I have a H&M Powrrmaster controller but I have not tried it yet after changing its old power lead for electrical safety reasons. This controller as built in the 1960's so is better to be safe just incase as old mains power leads can start to break down with age. The rest of the design is said to be bullet proof.
I don't know a lot about the technical side of electronics as what I know is about the train control side of things, and about basic safety and what to look for in regards to train controllers.
Did you know that the only known recorded death due to electrocution happened with a H&M controller (They sold more controllers than any other brand so is not just this brand it could have happened with) and what happened was the rubber grommet that holds the wire where it goes into the metal case had deteriated, and the mains electrical wire casing had rubbed with time on the metal case and caused the case to become live. (Older H&M controllers were earthed, but from the very late 1960's they became doubly isolated instead so the earth cable was no longer used so if he had an older version and was in the UK where we use 3 pin plugs maybe he would not have had such a fate?)
Was sad but from the time I heard that onwards, I always carefully check the condition of the rubber grommets and the main wire and is good to do this even on todays plastic cased controllers, and even on the low current output side of any plug type transformers as their ocerload protection is in the controller and not in their transformers! So always check ones leads for their condition especially where they go into the cases and where they join the plastic or rubber supports. Does not matter what make. Is worth a check for safety and do not use if any of the wire is damaged.

H&M also sold controllers to other countries especially the USA. Note that USA and UK H&M controllers designed to operate from mains voltages will be different in that your mains is set to a different voltage and frequency as ours is set to. Whilst one can simply get a converter plug with also varies the voltage (Make sure that it does!) certain controllers are designed specifically to be used with certain mains frequencies, which is why certain controllers sold to other countries at a later date as a private sale may not work effectively (E.g. I heard of an American exported Hornby Zero1 not work in the UK because though the voltage was corrected, the frequency was different and the command control systems needed the correct frequency. Maybe someone knows more about this but I was told it caused problems).
There is also a potential safety issue to those who are not from the UK that if one buys an older controller that is designed with an earth cable as some countries do not have the earth trip facility that we do, so do jot use such controllers unless ones mains system is built with this in mind as if there is a direct short to the metal case your system may not cut the electrical power like ours is designed to do. I do not know a whole lot about this, but what I would say is to only buy controllers designed specifically for your own country to use as you then know that this side ofnit is safe and you can then go to the usual checks of the grommets and cable and plug/fuse etc. (Our plugs need a 3 amp fuse for most of the H&M controllers and a few more powerful controllers will need a 5 amp fuse fitted into the mains plug. Do not use the more common 13 amp fuses).



Mona Pereth
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27 Sep 2022, 7:09 pm

Why is this in "Politics, Philosophy, and Religion"? Perhaps you might want to ask the moderators to move it to a more relevant section?


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Mountain Goat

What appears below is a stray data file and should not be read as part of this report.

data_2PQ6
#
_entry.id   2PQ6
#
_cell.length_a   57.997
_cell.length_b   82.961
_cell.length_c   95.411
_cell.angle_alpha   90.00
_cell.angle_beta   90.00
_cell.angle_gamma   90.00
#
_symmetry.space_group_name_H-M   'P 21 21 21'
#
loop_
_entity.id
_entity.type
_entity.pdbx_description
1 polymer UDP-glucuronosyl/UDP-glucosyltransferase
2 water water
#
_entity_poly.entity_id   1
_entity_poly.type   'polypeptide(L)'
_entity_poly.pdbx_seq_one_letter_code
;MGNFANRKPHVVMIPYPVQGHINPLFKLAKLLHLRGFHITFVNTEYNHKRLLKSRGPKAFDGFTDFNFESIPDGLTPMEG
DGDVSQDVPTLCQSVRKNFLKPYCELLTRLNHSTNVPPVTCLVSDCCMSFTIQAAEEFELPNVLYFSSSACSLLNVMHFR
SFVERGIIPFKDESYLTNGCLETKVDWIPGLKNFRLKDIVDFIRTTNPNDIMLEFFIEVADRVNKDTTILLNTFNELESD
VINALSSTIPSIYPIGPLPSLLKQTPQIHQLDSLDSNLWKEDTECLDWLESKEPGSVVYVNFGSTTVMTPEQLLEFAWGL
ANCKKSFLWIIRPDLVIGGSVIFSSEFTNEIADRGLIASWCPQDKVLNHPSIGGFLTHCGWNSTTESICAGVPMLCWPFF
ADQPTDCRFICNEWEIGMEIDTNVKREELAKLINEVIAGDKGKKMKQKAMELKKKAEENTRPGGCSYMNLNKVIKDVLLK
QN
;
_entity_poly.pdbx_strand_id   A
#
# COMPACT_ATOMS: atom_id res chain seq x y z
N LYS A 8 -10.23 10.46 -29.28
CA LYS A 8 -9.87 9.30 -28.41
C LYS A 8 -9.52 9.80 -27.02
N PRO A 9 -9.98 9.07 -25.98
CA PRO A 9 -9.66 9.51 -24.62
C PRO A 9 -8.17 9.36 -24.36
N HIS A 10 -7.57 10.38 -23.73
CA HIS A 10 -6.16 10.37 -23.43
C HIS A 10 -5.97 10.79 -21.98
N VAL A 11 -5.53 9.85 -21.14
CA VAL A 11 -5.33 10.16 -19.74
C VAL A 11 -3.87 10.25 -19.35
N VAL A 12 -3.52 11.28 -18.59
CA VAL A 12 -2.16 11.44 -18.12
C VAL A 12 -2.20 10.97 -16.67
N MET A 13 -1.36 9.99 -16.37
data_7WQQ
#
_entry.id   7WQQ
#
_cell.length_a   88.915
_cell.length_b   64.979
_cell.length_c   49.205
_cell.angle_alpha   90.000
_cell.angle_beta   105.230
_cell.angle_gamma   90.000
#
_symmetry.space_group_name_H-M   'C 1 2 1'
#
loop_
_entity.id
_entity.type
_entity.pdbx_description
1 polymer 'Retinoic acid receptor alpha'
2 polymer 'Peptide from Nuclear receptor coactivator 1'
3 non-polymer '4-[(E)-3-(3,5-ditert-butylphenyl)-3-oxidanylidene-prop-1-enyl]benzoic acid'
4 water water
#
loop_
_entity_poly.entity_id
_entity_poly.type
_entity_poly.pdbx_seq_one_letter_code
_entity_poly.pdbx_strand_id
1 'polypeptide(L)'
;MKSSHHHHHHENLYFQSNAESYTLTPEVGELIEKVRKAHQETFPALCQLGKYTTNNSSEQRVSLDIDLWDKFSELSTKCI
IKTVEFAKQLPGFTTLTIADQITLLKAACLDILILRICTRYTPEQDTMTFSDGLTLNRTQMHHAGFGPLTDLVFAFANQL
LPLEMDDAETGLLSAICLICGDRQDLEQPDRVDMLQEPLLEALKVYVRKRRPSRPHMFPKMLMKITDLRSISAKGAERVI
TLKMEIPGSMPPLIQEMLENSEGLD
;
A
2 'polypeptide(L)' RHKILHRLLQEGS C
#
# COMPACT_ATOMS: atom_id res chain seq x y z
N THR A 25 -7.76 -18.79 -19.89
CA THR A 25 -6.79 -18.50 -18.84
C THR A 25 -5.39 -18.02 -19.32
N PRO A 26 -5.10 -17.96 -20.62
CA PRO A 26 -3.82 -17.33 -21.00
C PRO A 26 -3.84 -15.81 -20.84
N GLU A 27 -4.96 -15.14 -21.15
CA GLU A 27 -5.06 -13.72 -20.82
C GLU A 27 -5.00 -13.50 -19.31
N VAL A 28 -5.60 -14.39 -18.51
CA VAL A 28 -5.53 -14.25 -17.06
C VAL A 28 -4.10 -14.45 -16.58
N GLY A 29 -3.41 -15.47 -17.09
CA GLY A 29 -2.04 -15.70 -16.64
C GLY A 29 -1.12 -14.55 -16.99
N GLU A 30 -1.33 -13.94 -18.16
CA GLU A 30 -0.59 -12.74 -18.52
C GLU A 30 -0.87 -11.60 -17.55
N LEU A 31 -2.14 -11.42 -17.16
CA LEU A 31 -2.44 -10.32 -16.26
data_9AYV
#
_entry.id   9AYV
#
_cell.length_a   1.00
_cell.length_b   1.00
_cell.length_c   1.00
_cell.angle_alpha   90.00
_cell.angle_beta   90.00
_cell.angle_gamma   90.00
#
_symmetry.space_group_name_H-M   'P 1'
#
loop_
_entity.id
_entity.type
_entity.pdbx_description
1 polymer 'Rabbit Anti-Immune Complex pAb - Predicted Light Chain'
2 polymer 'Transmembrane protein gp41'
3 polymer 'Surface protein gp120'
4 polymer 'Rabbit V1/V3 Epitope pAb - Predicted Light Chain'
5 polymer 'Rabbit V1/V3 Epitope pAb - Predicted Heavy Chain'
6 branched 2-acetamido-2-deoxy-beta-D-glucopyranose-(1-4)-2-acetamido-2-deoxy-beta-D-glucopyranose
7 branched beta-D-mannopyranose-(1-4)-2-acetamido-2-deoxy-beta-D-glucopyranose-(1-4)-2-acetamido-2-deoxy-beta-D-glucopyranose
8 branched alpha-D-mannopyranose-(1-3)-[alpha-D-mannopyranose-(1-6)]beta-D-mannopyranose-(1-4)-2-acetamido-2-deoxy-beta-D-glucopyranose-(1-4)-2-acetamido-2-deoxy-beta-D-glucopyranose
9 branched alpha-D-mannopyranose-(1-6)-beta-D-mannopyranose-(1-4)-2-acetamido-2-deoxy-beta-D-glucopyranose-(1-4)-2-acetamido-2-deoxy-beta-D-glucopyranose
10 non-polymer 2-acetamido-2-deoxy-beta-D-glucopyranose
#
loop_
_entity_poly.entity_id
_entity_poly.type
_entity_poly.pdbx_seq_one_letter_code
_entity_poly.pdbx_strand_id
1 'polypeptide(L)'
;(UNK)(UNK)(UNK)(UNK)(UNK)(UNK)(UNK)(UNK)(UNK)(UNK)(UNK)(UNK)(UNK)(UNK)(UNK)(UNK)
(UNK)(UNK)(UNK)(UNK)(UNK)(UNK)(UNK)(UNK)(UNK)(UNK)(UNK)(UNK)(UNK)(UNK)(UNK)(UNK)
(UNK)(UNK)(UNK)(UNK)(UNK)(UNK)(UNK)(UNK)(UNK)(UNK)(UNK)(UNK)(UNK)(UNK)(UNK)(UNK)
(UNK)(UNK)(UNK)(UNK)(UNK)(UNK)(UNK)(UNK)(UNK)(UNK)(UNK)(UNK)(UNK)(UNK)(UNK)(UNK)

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27 Sep 2022, 7:37 pm

Isn't philosophy thinking about things? We do not have a relevent section.



AngelRho
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28 Sep 2022, 5:36 am

Random topic is random.



Mountain Goat
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28 Sep 2022, 7:22 am

Has been moved to this section instead. Was not sure which section it fit in.

Cornflake moved it for me. Thanks Cornflake.

Have heard that some countries do not use fused plugs or earth leads. What happens if something goes wrong? Is there a way of automatically shutting off the power? I only really know the UK things where if the trip switch senses any electric in the earth wire it will (Or should!) automatically trip and therefore shut off the mains power. We also have fuses in the plugs as back up, and (On older systems) fuse wire on every mains circuit. This these days has been replaced by RCD's which instead of the fuse wires blowing, they will kick in and trip to cut power for each individual circuit if needed. The plug fuses, one selects the most appropiate fuse and the usual choices are 3, 5 and 13 amp fuses. There also is a 1 amp fuse in shaver plugs which some foreigners in Britain assume that these are adapter plugs and wonder why the fuses in them blow when they try using them on anything higher power than a shaver!



rowan_nichol
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05 Oct 2022, 1:35 pm

Brother and I had the "Clipper" unit and a little later it paired with the "Circuit Controller" then a few years on replaced by an electronic one I had built



Mountain Goat
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05 Oct 2022, 1:52 pm

rowan_nichol wrote:
Brother and I had the "Clipper" unit and a little later it paired with the "Circuit Controller" then a few years on replaced by an electronic one I had built


Nice. I have a Clipper.



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08 Oct 2022, 11:36 am

I suspect there is a box at brother's house housing that now venerable Clipper unit.

All long superceded by DCC on his large attic layout.



Mountain Goat
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08 Oct 2022, 12:09 pm

rowan_nichol wrote:
I suspect there is a box at brother's house housing that now venerable Clipper unit.

All long superceded by DCC on his large attic layout.


I invested heavily into DCC from the year 2000 on, but I have to say that though DCC is great, I missed DC so much that I have turned back to DC and I have hardly touched my DCC since.